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Home » Environmental Protection Agency, Federal Agency, Federal Regulation, Opinions, Policy, White House

Icahn’s Pig in a Poke

Submitted by on May 11, 2017 – 9:38 amNo Comment

by Brent Erickson (Biotechnology Innovation Organization/Biofuels Digest)  Members of the U.S. Senate are questioning whether Carl Icahn’s lobbying to change the Renewable Fuel Standard creates an ethics conflict with his role as advisor in the Trump administration. In addition to the ethics question, Members of Congress and some in the biofuels industry should examine whether Icahn could even deliver on the purported quid-pro-quo even if he wanted to.

In late February 2017, Icahn and a biofuel trade association reportedly discussed a presidential executive order to make Icahn’s desired change to the RFS Point of Obligation (the so-called POO) in exchange for modifications to unconnected policy priorities for biofuel producers. The proposed “deal” essentially was a non-starter, since altering federal policies is a far more challenging task than Icahn or his partners care to admit publicly. In short, the reported “deal” cannot be accomplished simply by waving a magic wand or through a presidential executive order.

Icahn claims the RFS exacts a disproportionate toll on his business interests, and he therefore wants to move the POO as far from CVR as possible.

Despite owning the rack terminal, CVR protests it cannot blend enough biofuel to meet the obligation and must therefore buy Renewable Identification Numbers (RINs) on the market. However, Reuters has reported that CVR sold RINs on several occasions in the past year, creating a short position in the market and apparently gambling that it can escape the obligation or buy the RINs back at a deflated price. Based on Reuters’ reporting, Icahn has made a $50 million windfall on the deal, and Senators are now asking whether he influenced RIN prices through his connections to the administration and campaign while making the trades.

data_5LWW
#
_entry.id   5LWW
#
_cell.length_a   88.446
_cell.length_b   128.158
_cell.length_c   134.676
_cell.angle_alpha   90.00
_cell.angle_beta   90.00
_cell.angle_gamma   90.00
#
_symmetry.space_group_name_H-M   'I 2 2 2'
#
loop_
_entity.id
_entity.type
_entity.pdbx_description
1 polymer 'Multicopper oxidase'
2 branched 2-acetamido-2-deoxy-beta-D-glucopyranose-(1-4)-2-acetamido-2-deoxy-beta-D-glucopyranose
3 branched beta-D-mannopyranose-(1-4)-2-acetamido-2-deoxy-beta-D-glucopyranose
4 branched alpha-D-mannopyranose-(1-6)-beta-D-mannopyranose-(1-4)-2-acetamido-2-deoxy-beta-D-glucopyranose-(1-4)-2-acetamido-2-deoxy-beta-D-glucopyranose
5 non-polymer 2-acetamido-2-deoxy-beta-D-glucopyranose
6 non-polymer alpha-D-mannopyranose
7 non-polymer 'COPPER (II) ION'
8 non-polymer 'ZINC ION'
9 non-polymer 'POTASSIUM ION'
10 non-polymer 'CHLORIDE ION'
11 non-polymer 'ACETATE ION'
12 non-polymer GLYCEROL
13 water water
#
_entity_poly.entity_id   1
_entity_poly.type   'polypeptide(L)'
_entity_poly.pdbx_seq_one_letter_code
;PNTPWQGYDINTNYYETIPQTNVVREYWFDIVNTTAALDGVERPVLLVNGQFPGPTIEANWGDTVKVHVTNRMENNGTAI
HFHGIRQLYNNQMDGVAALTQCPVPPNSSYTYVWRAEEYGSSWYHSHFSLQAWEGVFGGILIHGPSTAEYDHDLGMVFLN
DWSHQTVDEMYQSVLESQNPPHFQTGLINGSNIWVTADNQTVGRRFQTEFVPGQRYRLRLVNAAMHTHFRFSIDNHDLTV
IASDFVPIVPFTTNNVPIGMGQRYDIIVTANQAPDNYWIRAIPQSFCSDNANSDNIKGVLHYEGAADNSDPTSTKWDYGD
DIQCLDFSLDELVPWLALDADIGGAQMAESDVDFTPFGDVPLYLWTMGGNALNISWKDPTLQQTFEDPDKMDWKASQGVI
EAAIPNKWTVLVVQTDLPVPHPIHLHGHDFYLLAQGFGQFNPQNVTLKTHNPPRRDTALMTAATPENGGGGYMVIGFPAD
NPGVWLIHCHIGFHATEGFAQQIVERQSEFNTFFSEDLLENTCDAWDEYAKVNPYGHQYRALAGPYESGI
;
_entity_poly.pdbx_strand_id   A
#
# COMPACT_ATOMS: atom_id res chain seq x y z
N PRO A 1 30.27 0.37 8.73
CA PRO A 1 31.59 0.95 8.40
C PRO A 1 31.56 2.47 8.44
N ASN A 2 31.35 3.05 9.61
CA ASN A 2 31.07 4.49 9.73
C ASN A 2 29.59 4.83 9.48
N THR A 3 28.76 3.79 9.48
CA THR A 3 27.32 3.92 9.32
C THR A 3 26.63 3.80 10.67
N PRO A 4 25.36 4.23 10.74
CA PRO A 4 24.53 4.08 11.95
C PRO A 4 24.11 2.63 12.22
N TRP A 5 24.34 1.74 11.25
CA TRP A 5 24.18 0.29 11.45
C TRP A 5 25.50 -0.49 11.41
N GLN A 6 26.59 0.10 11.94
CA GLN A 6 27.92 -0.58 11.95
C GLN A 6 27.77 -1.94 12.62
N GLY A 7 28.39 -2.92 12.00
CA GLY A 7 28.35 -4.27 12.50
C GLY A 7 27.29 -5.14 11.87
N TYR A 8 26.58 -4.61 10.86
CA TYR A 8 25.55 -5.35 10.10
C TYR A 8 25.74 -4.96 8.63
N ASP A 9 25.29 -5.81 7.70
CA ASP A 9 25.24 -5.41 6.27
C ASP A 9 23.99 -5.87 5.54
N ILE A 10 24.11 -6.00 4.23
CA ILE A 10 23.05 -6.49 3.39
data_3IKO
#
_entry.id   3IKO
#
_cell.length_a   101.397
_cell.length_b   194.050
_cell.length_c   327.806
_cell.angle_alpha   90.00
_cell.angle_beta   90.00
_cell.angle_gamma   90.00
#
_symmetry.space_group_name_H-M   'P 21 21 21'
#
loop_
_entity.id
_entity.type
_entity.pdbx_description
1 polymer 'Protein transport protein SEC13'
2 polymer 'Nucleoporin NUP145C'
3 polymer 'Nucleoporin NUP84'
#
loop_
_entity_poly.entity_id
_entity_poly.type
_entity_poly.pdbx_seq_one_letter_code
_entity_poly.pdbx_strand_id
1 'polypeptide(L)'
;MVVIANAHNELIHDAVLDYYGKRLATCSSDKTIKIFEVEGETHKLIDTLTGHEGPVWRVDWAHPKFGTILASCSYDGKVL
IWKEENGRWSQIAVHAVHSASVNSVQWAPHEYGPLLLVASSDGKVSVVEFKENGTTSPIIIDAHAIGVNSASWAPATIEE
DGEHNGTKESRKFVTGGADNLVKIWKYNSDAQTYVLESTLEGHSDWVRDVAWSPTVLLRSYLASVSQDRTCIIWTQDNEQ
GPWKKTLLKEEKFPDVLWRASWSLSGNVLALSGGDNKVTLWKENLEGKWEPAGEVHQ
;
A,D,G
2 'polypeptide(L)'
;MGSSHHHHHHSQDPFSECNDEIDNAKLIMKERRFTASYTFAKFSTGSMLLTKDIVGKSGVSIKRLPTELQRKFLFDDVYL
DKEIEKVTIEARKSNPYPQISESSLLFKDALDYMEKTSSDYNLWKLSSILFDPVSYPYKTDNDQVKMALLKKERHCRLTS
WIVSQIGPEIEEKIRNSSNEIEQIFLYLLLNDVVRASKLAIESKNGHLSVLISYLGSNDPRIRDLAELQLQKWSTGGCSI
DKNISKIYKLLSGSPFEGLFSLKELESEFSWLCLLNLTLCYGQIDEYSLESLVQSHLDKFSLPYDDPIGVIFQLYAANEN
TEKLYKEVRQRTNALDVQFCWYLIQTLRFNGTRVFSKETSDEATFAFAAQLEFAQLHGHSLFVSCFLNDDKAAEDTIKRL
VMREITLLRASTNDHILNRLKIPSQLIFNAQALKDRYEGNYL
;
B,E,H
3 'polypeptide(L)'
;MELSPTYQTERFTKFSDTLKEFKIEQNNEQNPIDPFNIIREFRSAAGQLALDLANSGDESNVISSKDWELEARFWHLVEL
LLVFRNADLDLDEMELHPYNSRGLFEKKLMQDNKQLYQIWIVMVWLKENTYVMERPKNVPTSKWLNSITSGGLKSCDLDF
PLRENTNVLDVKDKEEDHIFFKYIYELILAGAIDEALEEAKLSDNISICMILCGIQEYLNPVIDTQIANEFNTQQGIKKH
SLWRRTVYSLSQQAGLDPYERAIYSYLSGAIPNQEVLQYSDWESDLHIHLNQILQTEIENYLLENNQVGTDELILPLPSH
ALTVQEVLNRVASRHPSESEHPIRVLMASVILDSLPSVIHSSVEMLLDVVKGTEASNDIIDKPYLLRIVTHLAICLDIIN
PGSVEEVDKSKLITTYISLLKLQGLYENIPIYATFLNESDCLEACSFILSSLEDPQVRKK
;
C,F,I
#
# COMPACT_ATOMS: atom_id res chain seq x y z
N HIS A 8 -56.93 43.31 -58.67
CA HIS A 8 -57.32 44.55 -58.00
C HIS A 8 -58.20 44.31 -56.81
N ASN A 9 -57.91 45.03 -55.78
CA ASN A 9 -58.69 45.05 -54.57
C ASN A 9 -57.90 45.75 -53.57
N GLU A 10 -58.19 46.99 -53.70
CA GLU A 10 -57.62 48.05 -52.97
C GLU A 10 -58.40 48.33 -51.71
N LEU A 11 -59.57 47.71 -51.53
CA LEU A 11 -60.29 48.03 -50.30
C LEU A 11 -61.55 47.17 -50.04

In November 2016, EPA proposed to deny petitions filed by the American Fuel and Petrochemical Manufacturers and several independent refiners asking the agency to change the point of obligation. Notably, not all petitioners agreed on who should be obligated, and some of the various petitions may not have exempted CVR. EPA made a strong economic case that moving the POO would not increase production and use of biofuels, as petitioners claimed; in fact it would likely disrupt RFS stakeholders’ investments and thereby decrease biofuel use. By law, if EPA now decided to reverse itself and move the POO, it would have to present a rational argument for doing so – one that countered its own previous evidence. An executive order to change the POO would likely face a Court challenge. EPA would have to undertake a new rulemaking and respond to comments from numerous groups opposed to moving the POO, including most biofuel producers and several oil producers.

The other part of the February “deal” floated by Icahn offered a few tidbits for the ethanol industry. Chief among them was a waiver of gasoline volatility standards for blends of 15 percent ethanol (E15) to allow E15 to be sold in summer months.

A White House executive order on E15 does nothing to change EPA’s well-documented position on the matter or alter the legal or procedural landscape around the issue. Even worse, EO’s are not legally binding. So the biofuels industry would have no recourse to force regulators to follow through on the E15 waiver.

The most absurd part of the Icahn “deal” was a proposal for the extension of the $1 per gallon biodiesel tax credit, which expired at the end of 2016. The White House does not have the authority to grant this or any other tax policy via executive order. Tax policy is set by Congress and Presidential recommendations mean little on Capitol Hill.

(A)n executive order does nothing to change the federal Administrative Procedures Act or the other bodies of law that will prevent the industry from collecting on the “deal” after we’ve given Carl Icahn what he wants.  READ MORE

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